Monday, 26 April 2010

The Tex & I

In the summer of 2009 I took on the task of re-typesetting a book I had originally co-authored with my PhD supervisor, colleague and friend Professor Vyvyan Howard. We had originally published Unbiased Stereology in 1998 and it had sold steadily enough that by 2004 another publisher had picked up the rights and we made and published a second edition.

By early 2009 our publishers had sold all the copies of the second edition and had hit on the idea of making a Print On Demand (POD) version that allowed them to keep selling copies of the second edition, but not have to pay upfront for a print run of thousands. This also made sense to us as authors because the book was still current and widely read – by early 2009 it had a total of about 800 citations from other papers and books.

Unfortunately, the overall POD quality was poor. Although the glossy book cover looked good ,the print quality of the figures looked like cheap photocopies and more importantly for us as technical authors the scaling of key images was unpredictable and thus unacceptable in the book. Vyvyan and I decided to pull out of the POD route and walked away from the publisher – prompted by my assertion that I could ‘do it myself’.

I knew that many, many academic scientists active in physics and maths routinely used the TeX and LaTeX systems to prepare papers and books, but I had never learnt how to use these systems myself and previously had been put off teaching myself because of the learning curve and because I thought using MS Word was good enough.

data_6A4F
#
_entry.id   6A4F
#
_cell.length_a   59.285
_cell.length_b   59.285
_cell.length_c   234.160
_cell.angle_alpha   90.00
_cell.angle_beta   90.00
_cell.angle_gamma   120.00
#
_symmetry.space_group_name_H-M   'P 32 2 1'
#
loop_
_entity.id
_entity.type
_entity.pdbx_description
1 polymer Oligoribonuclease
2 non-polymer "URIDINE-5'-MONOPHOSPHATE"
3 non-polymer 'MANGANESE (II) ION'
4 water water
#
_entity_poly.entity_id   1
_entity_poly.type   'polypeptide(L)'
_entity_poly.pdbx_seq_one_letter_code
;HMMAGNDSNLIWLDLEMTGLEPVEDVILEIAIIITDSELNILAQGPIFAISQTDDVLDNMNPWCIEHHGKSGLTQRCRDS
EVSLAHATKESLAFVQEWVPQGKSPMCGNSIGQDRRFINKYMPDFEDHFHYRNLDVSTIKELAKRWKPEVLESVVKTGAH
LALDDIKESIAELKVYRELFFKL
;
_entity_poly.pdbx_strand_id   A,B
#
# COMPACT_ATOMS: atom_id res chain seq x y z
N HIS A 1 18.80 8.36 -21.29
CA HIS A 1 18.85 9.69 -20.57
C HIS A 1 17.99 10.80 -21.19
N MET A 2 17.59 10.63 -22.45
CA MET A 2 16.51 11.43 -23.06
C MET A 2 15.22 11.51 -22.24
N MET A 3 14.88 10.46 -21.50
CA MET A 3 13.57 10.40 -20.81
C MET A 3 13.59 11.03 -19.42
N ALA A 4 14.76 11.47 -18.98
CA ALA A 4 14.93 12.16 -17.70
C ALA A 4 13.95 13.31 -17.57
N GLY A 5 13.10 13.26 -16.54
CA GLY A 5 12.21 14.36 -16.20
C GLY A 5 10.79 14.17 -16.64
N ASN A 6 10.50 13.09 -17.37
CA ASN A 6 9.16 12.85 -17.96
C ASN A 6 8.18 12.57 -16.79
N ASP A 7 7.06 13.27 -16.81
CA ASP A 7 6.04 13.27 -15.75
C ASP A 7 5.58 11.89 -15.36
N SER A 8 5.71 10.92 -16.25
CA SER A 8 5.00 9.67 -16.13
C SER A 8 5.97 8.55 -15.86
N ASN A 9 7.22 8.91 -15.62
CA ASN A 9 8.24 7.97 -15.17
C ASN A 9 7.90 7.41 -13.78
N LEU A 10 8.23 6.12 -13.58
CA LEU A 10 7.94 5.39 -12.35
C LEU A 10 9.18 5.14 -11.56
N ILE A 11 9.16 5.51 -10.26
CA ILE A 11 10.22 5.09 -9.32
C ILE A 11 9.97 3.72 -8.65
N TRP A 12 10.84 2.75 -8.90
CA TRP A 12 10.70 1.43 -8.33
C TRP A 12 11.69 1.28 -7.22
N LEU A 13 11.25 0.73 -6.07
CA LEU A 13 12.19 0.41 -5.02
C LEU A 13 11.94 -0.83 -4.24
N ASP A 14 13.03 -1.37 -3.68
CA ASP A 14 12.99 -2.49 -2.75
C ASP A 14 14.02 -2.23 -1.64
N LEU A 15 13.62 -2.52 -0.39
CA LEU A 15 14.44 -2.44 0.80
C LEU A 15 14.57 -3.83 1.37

The following is based on my experience of going from a complete novice at  TeX  to someone with a fully typeset 296 page book finished and printed. In the process I have recently learnt a huge amount about fonts, typography and book design.

The TeX program was created by computer scientist Donald Knuth in 1984 driven by his own inquisitiveness and talents. Within two years Leslie Lamport had created a set of macros called LaTeX that made TeX easier to use and since then a myriad of unnamed Open Source programmers have extended and furthered the vision that Knuth had when he first created TeX. In the process over the past 10 years there has been a quiet, but nevertheless remarkable, revolution in how text is printed onto paper to make physical books.

The latest version of LaTeX is one of the very best things you can get for free, on Mac, Linux or PC. Once downloaded and installed a modern LaTeX  system (depending on the one you choose it will have either a fancy text editor or a a plain one and will have a LaTeX  engine that creates PDF output) will allow you to create a whole book of professionally typeset text, figures and equations.  Virtually all of the defaults help you do something sensible, or better, and hundreds of years of the art and craft of typography, typesetting and page design is opened up.  

The output above is some classic advice on typography from Beatrice Warde. It was created with the raw text file  which has the content text and a small number of TeX commands - to format the text in the same way that a typesetter would have done in the past with physical cast metal text.

The example uses the excellent memoir class which allows you to compose a whole book worth of type. The LaTeX system is pretty complete and comes with a number of useful high quality fonts as standard. I have used both Palatino (for the example here) and a Robert Slimbach designed font called Utopia.